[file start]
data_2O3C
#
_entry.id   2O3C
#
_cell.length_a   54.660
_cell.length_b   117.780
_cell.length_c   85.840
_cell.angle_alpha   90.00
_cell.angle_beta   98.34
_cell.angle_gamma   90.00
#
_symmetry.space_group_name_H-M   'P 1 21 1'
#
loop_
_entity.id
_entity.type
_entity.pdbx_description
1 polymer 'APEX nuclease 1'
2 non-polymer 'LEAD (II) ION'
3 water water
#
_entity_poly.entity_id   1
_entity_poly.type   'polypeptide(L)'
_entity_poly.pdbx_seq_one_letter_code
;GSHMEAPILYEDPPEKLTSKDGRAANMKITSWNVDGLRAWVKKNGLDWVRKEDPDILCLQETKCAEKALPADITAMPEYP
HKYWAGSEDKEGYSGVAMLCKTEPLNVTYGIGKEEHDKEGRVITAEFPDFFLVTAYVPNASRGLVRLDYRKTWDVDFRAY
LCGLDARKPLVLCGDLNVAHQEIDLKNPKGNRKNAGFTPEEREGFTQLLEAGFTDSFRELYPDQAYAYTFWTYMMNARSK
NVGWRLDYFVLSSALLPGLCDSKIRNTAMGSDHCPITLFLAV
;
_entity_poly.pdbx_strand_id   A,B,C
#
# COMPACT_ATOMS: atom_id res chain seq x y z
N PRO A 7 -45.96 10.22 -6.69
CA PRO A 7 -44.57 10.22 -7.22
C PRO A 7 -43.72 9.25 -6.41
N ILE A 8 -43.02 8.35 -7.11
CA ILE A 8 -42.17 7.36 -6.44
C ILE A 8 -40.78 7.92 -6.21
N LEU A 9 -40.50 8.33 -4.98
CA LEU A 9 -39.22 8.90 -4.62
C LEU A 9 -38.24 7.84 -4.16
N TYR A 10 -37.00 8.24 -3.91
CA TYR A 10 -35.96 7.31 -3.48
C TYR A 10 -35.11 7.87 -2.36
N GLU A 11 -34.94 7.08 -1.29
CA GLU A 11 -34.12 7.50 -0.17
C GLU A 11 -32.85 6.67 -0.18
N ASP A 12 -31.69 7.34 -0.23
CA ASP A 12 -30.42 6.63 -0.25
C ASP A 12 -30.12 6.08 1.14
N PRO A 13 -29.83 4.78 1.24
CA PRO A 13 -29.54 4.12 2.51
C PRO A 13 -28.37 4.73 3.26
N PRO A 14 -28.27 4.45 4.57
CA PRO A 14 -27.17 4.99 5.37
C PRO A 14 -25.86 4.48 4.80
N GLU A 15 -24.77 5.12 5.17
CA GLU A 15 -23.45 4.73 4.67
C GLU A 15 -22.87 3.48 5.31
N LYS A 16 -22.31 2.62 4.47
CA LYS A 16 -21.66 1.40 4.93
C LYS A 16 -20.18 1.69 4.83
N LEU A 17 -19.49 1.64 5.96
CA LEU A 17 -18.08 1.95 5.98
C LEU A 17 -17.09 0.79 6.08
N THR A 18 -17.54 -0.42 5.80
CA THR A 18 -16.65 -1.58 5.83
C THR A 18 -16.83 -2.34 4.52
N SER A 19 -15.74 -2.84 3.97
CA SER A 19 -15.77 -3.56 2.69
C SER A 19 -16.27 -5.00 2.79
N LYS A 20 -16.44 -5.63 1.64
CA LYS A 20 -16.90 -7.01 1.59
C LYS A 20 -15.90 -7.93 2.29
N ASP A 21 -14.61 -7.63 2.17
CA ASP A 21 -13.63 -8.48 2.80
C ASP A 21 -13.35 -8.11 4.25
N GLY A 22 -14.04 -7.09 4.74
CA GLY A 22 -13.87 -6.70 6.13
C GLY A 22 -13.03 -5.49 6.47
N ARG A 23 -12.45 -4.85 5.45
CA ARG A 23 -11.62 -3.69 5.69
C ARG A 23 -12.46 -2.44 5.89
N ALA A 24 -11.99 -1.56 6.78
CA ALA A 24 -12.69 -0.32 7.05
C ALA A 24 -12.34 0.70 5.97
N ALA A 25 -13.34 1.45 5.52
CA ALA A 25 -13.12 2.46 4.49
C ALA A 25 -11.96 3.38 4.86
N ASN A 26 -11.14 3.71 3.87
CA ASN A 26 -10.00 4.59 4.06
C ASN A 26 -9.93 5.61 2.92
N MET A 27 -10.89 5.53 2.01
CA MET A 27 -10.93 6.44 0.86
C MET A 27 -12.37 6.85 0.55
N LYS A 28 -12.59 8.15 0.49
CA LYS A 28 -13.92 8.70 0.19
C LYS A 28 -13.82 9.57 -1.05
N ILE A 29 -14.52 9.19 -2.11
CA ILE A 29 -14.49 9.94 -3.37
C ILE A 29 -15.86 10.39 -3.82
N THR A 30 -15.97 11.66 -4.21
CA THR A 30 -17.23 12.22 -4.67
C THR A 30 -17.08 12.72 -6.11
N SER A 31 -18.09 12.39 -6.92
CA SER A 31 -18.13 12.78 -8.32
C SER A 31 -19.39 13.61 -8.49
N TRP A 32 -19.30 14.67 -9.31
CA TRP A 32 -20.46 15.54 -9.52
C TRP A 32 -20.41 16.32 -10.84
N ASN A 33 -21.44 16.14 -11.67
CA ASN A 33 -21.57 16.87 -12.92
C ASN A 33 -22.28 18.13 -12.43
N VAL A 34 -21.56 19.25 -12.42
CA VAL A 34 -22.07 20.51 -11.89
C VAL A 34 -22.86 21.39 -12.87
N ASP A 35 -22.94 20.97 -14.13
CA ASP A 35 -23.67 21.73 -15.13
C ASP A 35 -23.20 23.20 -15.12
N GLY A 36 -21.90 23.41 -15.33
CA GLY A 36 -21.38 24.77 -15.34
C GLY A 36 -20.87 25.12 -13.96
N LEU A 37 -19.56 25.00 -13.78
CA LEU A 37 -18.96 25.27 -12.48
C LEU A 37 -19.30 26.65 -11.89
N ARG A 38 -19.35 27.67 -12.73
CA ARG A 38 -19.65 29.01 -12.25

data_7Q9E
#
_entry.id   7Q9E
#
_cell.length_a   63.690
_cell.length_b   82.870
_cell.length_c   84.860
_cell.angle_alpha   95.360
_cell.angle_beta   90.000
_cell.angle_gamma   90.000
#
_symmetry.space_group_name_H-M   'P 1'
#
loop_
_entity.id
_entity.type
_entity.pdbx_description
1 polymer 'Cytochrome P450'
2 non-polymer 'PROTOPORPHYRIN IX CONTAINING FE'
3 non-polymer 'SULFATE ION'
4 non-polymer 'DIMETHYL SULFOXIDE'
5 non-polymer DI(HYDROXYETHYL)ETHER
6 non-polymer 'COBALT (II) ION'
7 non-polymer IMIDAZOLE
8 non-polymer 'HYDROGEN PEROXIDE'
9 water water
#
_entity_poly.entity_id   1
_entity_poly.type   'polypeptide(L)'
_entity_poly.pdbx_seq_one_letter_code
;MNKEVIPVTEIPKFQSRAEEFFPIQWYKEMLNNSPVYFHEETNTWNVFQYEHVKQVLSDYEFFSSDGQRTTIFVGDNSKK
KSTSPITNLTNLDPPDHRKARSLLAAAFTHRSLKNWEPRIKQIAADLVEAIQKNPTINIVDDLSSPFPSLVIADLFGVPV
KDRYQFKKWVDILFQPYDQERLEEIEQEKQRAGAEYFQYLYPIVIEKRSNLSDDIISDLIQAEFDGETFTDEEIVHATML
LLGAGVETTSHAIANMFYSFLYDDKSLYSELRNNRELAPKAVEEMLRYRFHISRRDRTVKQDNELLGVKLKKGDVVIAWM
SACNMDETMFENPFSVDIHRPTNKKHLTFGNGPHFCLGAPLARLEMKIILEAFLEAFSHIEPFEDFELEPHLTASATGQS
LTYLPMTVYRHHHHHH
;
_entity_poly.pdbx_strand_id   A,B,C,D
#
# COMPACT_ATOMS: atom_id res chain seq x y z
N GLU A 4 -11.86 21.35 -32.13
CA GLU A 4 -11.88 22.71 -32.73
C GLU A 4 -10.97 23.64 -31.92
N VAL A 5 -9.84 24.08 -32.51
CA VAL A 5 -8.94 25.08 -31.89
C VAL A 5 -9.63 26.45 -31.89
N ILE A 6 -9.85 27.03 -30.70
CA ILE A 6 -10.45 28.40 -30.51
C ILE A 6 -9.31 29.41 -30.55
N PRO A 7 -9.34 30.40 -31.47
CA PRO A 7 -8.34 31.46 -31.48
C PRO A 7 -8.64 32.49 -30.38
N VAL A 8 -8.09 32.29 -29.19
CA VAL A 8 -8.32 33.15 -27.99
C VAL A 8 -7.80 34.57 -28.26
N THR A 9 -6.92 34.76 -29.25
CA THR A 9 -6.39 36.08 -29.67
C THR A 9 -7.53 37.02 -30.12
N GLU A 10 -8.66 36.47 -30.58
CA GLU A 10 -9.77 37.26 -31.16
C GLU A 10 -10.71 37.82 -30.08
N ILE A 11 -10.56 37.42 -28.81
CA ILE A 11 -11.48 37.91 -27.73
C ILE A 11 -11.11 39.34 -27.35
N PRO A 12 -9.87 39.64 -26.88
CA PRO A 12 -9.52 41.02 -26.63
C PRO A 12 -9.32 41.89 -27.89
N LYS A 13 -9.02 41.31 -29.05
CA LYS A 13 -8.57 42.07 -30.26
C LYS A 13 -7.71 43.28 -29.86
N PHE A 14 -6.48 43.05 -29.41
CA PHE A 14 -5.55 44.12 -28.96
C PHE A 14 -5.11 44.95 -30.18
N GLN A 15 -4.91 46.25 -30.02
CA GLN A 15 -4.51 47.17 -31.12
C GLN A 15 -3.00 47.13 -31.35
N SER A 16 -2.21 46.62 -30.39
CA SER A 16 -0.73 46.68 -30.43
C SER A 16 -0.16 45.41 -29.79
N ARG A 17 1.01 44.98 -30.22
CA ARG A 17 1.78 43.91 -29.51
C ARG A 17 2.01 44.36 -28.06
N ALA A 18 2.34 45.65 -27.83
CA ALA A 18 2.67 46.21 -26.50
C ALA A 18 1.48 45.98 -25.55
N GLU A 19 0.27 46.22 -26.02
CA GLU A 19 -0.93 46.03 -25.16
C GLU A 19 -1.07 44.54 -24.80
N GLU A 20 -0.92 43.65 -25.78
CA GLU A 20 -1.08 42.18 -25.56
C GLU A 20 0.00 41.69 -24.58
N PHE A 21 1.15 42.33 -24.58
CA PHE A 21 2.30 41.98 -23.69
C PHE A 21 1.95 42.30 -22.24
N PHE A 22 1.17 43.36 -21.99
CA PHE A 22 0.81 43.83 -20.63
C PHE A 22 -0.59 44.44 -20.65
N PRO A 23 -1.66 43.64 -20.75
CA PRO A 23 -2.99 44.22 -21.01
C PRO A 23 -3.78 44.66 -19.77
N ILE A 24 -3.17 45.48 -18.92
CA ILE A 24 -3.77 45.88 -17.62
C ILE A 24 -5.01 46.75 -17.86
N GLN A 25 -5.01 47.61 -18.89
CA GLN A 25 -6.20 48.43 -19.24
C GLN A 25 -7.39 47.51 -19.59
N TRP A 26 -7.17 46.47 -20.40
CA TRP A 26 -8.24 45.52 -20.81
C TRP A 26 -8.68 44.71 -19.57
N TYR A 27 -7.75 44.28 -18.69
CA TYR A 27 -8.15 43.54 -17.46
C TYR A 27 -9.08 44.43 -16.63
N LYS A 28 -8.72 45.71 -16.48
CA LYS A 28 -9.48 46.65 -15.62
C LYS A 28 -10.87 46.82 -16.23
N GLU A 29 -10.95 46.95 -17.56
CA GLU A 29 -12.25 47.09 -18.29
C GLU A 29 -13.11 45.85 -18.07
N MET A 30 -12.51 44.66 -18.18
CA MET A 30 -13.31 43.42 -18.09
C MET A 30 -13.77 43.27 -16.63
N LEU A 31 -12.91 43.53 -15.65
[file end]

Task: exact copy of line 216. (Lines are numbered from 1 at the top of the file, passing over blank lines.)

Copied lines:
N GLU A 20 -0.92 43.65 -25.78